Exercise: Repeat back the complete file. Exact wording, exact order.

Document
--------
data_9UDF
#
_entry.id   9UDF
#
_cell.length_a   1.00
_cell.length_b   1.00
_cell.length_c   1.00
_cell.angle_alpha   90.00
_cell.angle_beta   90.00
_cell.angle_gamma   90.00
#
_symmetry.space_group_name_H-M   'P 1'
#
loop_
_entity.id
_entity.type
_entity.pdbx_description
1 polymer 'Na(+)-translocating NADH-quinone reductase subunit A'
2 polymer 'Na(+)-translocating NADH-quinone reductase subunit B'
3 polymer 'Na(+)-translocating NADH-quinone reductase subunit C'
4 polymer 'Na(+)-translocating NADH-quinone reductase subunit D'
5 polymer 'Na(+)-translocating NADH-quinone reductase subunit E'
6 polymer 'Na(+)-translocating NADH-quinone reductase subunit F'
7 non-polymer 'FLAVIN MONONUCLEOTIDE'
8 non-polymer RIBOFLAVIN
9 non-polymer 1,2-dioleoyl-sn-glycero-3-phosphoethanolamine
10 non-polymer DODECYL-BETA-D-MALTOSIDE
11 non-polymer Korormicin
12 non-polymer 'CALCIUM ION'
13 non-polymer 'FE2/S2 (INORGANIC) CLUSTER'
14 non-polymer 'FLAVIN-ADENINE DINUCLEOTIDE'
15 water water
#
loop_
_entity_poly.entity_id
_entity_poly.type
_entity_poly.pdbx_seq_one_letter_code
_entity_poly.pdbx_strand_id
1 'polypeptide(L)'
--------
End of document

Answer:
data_9UDF
#
_entry.id   9UDF
#
_cell.length_a   1.00
_cell.length_b   1.00
_cell.length_c   1.00
_cell.angle_alpha   90.00
_cell.angle_beta   90.00
_cell.angle_gamma   90.00
#
_symmetry.space_group_name_H-M   'P 1'
#
loop_
_entity.id
_entity.type
_entity.pdbx_description
1 polymer 'Na(+)-translocating NADH-quinone reductase subunit A'
2 polymer 'Na(+)-translocating NADH-quinone reductase subunit B'
3 polymer 'Na(+)-translocating NADH-quinone reductase subunit C'
4 polymer 'Na(+)-translocating NADH-quinone reductase subunit D'
5 polymer 'Na(+)-translocating NADH-quinone reductase subunit E'
6 polymer 'Na(+)-translocating NADH-quinone reductase subunit F'
7 non-polymer 'FLAVIN MONONUCLEOTIDE'
8 non-polymer RIBOFLAVIN
9 non-polymer 1,2-dioleoyl-sn-glycero-3-phosphoethanolamine
10 non-polymer DODECYL-BETA-D-MALTOSIDE
11 non-polymer Korormicin
12 non-polymer 'CALCIUM ION'
13 non-polymer 'FE2/S2 (INORGANIC) CLUSTER'
14 non-polymer 'FLAVIN-ADENINE DINUCLEOTIDE'
15 water water
#
loop_
_entity_poly.entity_id
_entity_poly.type
_entity_poly.pdbx_seq_one_letter_code
_entity_poly.pdbx_strand_id
1 'polypeptide(L)'